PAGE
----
the bloom or peat mining a problem. Until the inquiry Sydney Water
had been progressively scaling back their testing of water from
the Wingecarribee Reservoir.
channels, constructed by the peat miners, cross the swamp area and
are typically 1m deep. Their purpose is to drain surface water from
the swamp and dry it out sufficiently to enable machinery and animals
to be able to cross its surface.
to the Department of Land and Water Conservation:
drainage of the surface of the swamp by the channels alters flows
patterns resulting in alteration of the filtering capacity of the
swamp. Water travels more quickly through artificial drains than
through natural wetlands... during
low flow conditions, the channels in Wingecarribee Swamp could be
the major flow path for water to traverse the swamp from upstream
to Wingecarribee reservoir, if the volume of water flowing at that
time is within the capacity of the channels.
flows occurring at a rate and volume that could be conveyed by
the channels dug into the swamp, the capacity of the buffer zone
to manage flows during baseflow conditions is doubtful.
1997 the Environmental Protection Authority (EPA) served notice
on Emerald Peat "to take immediate steps to prevent muddy discharges
from the operation from entering Wingecarribee Reservoir".
This followed the appearance of a "muddy yellow slick"
which spread across the surface of the Reservoir, covering half
the surface at times. Emerald Peat was order to install appropriate
filters and move its boat loading location.(EPA News Release 26/9/97)
the slick had released phosphorous into the storage, the Wingecarribee
Council and the Sydney Water Corporation (SWC) were also concerned
about its potential to create an algal bloom. As a result the SWC
was conferring with Wingecarribee Council about upgrading water
treatment for the water supply. (ABC Illawarra 16/9/97) This was
estimated to cost about $600,000 by the Wingecarribee Council.
Peat proposed to install a revised water treatment arrangement to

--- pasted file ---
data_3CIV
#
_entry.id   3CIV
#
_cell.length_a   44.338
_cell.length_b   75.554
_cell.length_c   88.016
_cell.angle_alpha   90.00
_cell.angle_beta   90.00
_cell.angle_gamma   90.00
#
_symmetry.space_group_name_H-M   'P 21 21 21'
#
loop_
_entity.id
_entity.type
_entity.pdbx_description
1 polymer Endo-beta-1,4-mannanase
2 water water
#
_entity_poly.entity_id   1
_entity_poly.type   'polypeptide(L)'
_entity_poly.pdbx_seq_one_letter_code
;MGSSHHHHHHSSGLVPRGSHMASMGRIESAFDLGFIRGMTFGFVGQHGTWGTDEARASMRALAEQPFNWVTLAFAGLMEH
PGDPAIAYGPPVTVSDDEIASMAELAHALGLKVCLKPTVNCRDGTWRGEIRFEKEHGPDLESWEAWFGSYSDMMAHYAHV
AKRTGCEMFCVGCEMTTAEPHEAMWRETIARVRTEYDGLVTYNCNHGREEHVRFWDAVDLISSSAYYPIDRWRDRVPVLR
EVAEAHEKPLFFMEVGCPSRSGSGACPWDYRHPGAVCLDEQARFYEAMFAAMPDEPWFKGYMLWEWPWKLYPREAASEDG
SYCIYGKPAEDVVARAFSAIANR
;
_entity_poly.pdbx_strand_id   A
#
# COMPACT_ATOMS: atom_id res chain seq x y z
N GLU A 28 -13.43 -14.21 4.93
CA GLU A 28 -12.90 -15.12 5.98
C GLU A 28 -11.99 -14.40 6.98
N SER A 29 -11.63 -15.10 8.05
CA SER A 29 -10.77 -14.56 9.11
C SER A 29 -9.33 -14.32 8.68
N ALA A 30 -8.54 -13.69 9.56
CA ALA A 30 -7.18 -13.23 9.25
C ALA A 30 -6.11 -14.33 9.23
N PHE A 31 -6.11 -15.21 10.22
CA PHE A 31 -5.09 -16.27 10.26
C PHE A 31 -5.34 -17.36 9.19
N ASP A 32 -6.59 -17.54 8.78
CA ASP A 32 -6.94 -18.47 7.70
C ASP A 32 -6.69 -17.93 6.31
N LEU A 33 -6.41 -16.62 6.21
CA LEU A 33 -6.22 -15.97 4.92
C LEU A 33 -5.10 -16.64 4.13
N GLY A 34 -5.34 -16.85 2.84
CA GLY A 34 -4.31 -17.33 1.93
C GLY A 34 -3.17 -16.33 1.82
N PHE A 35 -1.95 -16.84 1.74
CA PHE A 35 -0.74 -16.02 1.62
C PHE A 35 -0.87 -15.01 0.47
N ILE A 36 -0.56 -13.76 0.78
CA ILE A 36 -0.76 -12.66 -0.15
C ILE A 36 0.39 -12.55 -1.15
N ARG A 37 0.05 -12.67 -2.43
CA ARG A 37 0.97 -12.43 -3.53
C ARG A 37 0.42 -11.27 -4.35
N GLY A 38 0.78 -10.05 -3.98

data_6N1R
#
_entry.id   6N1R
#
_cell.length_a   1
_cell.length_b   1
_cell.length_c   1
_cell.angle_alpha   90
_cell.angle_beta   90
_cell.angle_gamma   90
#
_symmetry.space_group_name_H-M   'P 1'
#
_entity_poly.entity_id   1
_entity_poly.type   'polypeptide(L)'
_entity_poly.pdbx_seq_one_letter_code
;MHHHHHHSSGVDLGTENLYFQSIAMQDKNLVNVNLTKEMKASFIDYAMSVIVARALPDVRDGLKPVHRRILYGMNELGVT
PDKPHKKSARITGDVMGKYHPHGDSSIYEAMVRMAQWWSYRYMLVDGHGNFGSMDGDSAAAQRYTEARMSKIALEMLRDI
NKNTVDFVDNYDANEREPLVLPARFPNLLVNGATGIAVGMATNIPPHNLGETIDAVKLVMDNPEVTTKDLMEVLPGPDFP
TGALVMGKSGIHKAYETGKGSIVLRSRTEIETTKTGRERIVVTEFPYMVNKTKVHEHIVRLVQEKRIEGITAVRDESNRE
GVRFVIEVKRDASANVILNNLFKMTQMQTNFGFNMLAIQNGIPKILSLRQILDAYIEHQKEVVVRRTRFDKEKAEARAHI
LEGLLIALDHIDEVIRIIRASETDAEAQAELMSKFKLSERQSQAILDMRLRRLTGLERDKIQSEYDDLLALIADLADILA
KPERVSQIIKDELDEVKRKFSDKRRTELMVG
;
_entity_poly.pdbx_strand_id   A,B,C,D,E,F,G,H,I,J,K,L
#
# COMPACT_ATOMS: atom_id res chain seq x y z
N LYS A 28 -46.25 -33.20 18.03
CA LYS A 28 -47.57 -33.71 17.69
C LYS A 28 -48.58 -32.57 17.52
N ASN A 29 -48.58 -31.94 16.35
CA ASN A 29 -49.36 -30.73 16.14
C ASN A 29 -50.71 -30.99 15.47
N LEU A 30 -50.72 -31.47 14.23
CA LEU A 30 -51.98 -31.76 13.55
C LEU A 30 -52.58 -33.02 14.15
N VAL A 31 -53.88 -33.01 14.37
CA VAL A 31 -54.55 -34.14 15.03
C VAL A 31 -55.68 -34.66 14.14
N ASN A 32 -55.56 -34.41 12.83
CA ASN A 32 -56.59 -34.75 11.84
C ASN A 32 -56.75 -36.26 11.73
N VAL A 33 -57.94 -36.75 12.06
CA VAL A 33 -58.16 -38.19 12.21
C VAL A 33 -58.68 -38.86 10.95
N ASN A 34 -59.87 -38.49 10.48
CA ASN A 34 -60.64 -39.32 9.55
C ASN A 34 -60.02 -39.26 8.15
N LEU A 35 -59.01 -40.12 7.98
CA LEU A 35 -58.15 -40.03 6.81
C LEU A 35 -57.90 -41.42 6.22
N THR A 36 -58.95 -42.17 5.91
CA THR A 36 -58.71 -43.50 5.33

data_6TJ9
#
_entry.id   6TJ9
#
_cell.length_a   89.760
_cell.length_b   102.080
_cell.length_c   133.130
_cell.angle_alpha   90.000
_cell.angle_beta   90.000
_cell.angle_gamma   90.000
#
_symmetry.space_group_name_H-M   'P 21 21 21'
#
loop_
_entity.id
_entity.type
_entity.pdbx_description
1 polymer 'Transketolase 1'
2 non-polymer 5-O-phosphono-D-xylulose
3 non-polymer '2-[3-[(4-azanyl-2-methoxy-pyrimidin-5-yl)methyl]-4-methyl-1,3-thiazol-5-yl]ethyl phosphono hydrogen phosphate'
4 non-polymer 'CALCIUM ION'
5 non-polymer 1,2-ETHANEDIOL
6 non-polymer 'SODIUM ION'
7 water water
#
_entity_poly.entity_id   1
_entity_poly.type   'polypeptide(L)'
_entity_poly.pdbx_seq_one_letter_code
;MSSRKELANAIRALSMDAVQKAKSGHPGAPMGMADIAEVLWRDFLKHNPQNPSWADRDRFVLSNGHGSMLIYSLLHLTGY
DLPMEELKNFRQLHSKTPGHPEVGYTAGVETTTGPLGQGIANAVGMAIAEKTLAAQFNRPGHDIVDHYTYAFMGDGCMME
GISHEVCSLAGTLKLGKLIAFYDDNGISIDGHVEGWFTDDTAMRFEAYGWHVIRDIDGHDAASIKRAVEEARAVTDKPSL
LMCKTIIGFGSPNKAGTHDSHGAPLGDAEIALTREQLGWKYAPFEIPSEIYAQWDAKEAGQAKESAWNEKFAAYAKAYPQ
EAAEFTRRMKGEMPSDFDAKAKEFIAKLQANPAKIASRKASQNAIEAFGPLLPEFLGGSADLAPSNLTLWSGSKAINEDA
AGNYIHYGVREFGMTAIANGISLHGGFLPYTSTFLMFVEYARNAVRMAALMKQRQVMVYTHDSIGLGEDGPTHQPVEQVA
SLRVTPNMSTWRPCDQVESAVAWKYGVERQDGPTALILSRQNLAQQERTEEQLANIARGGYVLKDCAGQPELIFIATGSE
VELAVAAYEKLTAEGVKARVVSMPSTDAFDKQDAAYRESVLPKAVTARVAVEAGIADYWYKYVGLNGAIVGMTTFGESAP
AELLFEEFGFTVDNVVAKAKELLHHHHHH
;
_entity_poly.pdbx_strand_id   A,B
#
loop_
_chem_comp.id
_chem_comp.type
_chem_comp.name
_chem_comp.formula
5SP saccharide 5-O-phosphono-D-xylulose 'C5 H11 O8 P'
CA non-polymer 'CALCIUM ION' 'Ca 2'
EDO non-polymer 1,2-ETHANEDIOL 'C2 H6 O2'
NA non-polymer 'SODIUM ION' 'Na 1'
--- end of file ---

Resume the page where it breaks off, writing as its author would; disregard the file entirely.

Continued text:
upgrade the existing system if its leases were renewed. This upgrading
of a recycling system to avoid any discharges in the swamp of
of a floating containment boom and silt curtain around the dredge.
of peat on the dredge pontoon using return water pumped from the
of a clarifier if inadequate settlement of solids is achieved.
of the current outlet from the settling ponds to the swamp.
of any excess waters from the recycling system by spray irrigation
on the Sharp property.
of additional bunding on fuel tanks.
to Emerald Peat:
On the basis of both the theoretical and empirical assessment
there is not reasonable likelihood that continued peat extraction
as proposed will result in any deterioration in water quality or
increase the risks of algal blooms in Wingecarribee reservoir. Continued
monitoring can ensure this occur, together with the powers of the
regulatory authorities to intervene if unlikely problems arise.
Consulting Services, Report on Water Quality Issues in relation
to Peat Mining in Wingecarribee Swamp, Report No. 97/36, February
1997, Exhibit 35, pp. 7, 13-14.
Philippa Resource Officer, Catchment Planning Sydney South Coast
Region, Department of Land and Water Conservation Hydrology Comments,
Mine Warden Inquiry, May 1997, Exhibit 88.
of Mineral Resources, Submission to Inquiry into Renewal of Mining
leases 567 and 568 at Wingecarribee Swamp, 1997.